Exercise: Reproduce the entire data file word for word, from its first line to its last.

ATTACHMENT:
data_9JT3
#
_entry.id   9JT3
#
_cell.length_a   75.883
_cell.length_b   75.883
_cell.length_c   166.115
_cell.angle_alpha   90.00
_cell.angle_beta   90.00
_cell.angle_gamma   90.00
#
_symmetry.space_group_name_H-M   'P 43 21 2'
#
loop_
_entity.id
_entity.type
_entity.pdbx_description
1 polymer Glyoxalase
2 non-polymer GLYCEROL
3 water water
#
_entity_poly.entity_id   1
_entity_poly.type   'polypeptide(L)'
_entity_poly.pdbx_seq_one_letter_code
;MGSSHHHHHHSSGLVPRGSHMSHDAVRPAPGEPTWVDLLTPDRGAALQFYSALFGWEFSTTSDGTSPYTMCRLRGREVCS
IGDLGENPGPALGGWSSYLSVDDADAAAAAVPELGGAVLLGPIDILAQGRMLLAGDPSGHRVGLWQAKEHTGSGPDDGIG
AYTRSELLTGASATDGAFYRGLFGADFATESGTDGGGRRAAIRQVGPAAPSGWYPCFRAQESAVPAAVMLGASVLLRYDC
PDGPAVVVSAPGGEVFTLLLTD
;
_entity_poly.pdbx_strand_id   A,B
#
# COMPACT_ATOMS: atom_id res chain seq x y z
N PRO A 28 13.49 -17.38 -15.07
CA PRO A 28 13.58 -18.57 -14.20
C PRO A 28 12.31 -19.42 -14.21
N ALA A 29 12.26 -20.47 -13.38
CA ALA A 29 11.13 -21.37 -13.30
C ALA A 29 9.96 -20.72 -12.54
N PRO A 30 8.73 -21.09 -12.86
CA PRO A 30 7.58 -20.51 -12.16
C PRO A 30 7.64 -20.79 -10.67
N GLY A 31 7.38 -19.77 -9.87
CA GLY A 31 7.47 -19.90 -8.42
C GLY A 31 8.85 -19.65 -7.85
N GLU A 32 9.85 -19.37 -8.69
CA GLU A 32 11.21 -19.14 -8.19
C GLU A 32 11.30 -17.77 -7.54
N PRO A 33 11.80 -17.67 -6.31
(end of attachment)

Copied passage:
data_9JT3
#
_entry.id   9JT3
#
_cell.length_a   75.883
_cell.length_b   75.883
_cell.length_c   166.115
_cell.angle_alpha   90.00
_cell.angle_beta   90.00
_cell.angle_gamma   90.00
#
_symmetry.space_group_name_H-M   'P 43 21 2'
#
loop_
_entity.id
_entity.type
_entity.pdbx_description
1 polymer Glyoxalase
2 non-polymer GLYCEROL
3 water water
#
_entity_poly.entity_id   1
_entity_poly.type   'polypeptide(L)'
_entity_poly.pdbx_seq_one_letter_code
;MGSSHHHHHHSSGLVPRGSHMSHDAVRPAPGEPTWVDLLTPDRGAALQFYSALFGWEFSTTSDGTSPYTMCRLRGREVCS
IGDLGENPGPALGGWSSYLSVDDADAAAAAVPELGGAVLLGPIDILAQGRMLLAGDPSGHRVGLWQAKEHTGSGPDDGIG
AYTRSELLTGASATDGAFYRGLFGADFATESGTDGGGRRAAIRQVGPAAPSGWYPCFRAQESAVPAAVMLGASVLLRYDC
PDGPAVVVSAPGGEVFTLLLTD
;
_entity_poly.pdbx_strand_id   A,B
#
# COMPACT_ATOMS: atom_id res chain seq x y z
N PRO A 28 13.49 -17.38 -15.07
CA PRO A 28 13.58 -18.57 -14.20
C PRO A 28 12.31 -19.42 -14.21
N ALA A 29 12.26 -20.47 -13.38
CA ALA A 29 11.13 -21.37 -13.30
C ALA A 29 9.96 -20.72 -12.54
N PRO A 30 8.73 -21.09 -12.86
CA PRO A 30 7.58 -20.51 -12.16
C PRO A 30 7.64 -20.79 -10.67
N GLY A 31 7.38 -19.77 -9.87
CA GLY A 31 7.47 -19.90 -8.42
C GLY A 31 8.85 -19.65 -7.85
N GLU A 32 9.85 -19.37 -8.69
CA GLU A 32 11.21 -19.14 -8.19
C GLU A 32 11.30 -17.77 -7.54
N PRO A 33 11.80 -17.67 -6.31